However, I managed to gather a few useful pieces of info for beginner cosplayers: 1. Acrylic paint SHOULD NOT be used as body paint. Apparently, it restricts the pores in your skin from breathing, and supposedly can make you pass out. I can’t validate the passing out part, but I do know that the “non-toxic” label on acrylic paints doesn’t make it safe to put on your skin. So at least they got that right. 2. Don’t Procrastinate—kind of ironic coming from them, but they proved their own point: If you procrastinate, you’ll have a shitty looking costume. 3. Don’t buy wigs from online stores with “cosplay” in the name, as they’re overpriced. If you buy from eBay or Amazon, they’re the same quality but cheaper (probably because they’re made in a Taiwanese sweatshop, but if you don’t have any ethical obligations to it, then more power to you, I guess). 4. To avoid awkward confrontations, always refer to the cosplayer with the gender pronoun of their character. This was followed by a 45 minute monologue about how they always get mistaken for girls, but are actually boys and want to be referred to as such, and how rude it is when people don’t refer to them correctly—um ok, I understood your point after about five minutes, but whatever, please take more of my time beating this topic into the ground when we’re supposed to be discussing con etiquette. Toward the end there was a discussion regarding fandom becoming like a family, during which they declared that all fandoms need to be respected whether you like them or not—but then proceeded to talk a bunch of shit on furries and the My Little Pony fandoms, saying that furries are creepy and they make one of the panelists blackout when he sees them, and that since their 11-year-old sisters watch My Little Pony, that it’s childish and weird for adults to like it. Um, alright … I guess that’s what I get for attending a panel done by a 17-year-old and a 19-year-old. Yikes!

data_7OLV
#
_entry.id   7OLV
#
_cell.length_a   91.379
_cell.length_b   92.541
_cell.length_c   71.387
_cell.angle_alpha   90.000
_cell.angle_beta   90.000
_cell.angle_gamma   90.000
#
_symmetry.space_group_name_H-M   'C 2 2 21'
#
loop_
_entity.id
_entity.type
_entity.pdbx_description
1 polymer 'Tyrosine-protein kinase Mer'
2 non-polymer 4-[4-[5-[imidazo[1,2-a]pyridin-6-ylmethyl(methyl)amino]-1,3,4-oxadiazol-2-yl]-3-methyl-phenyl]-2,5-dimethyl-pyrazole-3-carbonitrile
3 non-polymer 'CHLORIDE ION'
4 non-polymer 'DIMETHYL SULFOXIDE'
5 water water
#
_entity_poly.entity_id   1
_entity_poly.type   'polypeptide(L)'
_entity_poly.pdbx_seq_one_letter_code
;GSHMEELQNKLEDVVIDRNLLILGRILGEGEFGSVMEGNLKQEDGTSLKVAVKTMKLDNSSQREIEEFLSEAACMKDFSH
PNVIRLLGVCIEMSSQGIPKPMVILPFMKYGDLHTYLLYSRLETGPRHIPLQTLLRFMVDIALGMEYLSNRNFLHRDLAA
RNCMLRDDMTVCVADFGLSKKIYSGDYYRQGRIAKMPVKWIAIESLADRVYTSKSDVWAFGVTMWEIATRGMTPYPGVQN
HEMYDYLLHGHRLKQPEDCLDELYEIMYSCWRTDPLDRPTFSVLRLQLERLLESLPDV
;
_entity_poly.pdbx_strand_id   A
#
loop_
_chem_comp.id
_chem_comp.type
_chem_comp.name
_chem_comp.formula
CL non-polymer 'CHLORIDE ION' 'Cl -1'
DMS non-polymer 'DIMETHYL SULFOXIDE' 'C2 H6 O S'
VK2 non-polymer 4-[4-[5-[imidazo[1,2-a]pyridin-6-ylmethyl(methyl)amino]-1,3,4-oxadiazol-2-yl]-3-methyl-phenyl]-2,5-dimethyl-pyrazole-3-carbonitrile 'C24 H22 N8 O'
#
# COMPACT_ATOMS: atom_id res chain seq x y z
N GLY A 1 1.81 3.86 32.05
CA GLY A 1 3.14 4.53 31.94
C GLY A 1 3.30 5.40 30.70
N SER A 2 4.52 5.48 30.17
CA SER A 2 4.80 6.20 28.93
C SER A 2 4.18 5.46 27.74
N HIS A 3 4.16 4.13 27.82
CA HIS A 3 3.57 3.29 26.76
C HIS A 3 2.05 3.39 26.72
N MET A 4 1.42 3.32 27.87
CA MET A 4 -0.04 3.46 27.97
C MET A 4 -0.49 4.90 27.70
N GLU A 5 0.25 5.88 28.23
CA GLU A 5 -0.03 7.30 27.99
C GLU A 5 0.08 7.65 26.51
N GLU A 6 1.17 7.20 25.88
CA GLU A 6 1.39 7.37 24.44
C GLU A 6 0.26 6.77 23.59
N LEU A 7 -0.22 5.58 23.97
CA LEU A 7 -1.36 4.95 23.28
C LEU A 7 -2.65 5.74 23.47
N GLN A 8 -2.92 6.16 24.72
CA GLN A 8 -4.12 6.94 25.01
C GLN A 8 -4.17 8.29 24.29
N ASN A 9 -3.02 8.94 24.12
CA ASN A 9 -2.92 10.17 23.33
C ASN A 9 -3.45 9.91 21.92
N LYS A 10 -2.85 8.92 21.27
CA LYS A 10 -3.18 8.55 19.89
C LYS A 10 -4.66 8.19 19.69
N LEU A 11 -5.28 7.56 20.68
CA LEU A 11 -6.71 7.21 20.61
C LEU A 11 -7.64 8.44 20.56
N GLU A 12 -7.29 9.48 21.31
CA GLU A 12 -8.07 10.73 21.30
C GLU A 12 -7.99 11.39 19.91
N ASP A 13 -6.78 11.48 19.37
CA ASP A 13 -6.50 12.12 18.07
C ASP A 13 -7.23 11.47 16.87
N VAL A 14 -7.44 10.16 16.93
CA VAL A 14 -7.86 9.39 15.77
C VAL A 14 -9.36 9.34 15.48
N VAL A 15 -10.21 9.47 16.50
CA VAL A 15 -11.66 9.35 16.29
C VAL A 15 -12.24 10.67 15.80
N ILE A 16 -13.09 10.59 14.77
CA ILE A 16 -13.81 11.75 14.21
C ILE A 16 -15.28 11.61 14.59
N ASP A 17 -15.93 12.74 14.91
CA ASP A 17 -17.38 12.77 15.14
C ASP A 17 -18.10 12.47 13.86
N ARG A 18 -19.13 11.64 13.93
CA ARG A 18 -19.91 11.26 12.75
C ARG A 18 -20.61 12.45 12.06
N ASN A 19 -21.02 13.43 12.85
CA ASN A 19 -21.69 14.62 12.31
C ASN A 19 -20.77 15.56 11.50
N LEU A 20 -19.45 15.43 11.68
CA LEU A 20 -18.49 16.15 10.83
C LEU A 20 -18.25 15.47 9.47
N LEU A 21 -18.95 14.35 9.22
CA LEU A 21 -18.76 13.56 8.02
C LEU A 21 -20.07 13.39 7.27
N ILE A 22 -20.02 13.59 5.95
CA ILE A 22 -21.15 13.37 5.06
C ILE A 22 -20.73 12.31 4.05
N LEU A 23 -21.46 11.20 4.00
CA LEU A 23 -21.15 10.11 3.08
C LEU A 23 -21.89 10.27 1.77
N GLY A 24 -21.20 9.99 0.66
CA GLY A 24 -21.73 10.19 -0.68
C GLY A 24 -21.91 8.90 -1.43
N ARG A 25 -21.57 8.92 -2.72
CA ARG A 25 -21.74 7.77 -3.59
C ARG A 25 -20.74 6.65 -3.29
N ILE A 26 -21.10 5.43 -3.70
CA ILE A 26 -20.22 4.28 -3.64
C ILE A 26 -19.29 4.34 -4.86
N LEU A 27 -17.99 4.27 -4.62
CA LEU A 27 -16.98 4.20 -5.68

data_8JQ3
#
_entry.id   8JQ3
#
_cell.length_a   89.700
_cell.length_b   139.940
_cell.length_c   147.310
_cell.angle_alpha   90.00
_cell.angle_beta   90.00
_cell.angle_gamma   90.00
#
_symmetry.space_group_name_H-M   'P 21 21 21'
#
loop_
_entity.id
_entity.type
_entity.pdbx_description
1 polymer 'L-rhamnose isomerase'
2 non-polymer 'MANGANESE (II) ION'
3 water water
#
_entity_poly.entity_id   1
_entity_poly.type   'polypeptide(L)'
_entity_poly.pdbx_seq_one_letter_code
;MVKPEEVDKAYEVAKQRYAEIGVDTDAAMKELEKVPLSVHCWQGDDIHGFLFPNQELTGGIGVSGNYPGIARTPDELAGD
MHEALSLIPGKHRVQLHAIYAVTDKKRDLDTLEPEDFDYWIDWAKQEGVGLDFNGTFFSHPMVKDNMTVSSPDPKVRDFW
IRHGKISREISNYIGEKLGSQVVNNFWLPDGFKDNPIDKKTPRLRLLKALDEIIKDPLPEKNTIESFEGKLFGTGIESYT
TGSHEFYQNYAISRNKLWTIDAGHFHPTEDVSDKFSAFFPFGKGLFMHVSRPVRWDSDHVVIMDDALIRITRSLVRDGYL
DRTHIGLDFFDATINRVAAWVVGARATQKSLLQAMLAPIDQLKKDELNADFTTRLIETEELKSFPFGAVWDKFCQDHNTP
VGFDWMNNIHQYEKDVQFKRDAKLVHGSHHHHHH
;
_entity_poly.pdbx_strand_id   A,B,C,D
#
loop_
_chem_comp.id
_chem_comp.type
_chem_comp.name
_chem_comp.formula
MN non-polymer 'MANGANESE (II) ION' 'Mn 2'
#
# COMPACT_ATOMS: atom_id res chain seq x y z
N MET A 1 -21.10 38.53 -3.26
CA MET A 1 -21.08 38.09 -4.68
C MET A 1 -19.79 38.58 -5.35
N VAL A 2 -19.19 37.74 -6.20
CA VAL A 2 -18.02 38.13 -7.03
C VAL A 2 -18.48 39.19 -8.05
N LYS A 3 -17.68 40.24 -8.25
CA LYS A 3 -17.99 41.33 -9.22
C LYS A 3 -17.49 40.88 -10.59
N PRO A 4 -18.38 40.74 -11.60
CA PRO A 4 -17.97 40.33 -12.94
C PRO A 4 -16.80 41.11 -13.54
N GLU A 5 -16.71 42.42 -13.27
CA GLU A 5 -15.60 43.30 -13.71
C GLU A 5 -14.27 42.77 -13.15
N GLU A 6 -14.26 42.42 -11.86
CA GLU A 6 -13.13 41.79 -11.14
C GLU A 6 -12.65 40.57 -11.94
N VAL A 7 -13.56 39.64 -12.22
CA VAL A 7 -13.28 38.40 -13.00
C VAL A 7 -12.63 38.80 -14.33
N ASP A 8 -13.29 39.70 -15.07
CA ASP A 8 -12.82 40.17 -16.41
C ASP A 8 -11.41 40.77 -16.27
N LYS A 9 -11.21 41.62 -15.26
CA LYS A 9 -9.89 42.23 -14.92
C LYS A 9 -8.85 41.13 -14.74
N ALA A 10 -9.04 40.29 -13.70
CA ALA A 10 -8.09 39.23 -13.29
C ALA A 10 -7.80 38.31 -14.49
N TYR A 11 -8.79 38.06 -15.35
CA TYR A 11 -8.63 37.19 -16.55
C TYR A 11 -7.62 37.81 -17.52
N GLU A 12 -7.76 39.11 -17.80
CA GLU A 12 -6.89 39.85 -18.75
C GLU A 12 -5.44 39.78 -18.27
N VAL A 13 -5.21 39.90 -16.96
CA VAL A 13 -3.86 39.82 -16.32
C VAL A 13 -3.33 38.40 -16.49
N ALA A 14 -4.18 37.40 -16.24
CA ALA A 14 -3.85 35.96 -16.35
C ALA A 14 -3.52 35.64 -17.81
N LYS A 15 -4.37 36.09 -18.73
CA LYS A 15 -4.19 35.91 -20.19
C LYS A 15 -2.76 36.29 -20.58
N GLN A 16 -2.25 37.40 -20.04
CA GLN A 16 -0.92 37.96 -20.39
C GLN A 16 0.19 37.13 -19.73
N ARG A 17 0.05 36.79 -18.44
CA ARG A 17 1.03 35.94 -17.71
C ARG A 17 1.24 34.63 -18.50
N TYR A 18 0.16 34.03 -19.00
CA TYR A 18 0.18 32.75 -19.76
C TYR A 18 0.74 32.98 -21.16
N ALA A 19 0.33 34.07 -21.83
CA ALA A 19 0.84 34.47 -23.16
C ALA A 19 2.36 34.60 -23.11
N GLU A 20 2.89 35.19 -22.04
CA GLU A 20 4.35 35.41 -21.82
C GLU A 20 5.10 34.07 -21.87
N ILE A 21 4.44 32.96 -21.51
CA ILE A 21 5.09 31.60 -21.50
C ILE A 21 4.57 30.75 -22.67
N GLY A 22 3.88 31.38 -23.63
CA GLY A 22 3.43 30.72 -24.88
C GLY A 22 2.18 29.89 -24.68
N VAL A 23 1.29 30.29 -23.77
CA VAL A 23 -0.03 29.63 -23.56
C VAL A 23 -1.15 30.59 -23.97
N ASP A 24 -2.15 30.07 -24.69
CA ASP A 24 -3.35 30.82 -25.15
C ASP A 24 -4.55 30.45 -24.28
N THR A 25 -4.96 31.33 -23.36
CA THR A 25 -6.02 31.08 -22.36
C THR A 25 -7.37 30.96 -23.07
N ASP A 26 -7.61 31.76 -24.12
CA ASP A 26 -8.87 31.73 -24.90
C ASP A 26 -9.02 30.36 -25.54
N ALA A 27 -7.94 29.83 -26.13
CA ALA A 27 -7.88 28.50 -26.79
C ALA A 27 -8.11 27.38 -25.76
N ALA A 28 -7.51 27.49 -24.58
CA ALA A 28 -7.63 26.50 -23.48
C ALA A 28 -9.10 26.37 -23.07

Thank god the next panel I went to was more interesting (and relevant!) than its predecessor. This one was called “The Evolution of Card-Gaming,” and turned out to be my favorite event, even though I know literally nothing about card gaming, except for Blackjack and Euchre. I thought the panelists were incredibly knowledgeable about the subject, and were charismatic to boot. The panelists started off by explaining that the origins of card gaming started in China and were paper dominoes or mahjong tiles. They then moved on to gambling card games and the invention of Bicycle cards and the evolution of playing cards in games like poker, rummy and blackjack. As they were about to move on to collectible card games, someone raised a question about where baseball cards fit into the scheme of things—his argument being that they were the predecessor to collectible card games by popularizing the collectible card market, which is something I’d never considered before, however I also wouldn’t think to include the entire origins of the card-gaming tracing back to ancient China. Once we reached the collectible card-gaming section, everyone really started participating more. I learned a ton about CCGs and how popular they are. For example, Magic: The Gathering was the first CCG, created in 1993 and is now printed in over a dozen languages and currently has over 10,000 different cards in print. I was kind of surprised, however, to learn that Pokémon and Yu-Gi-Oh (both originally designed for the children’s CCG market) are the most popular CCGs today.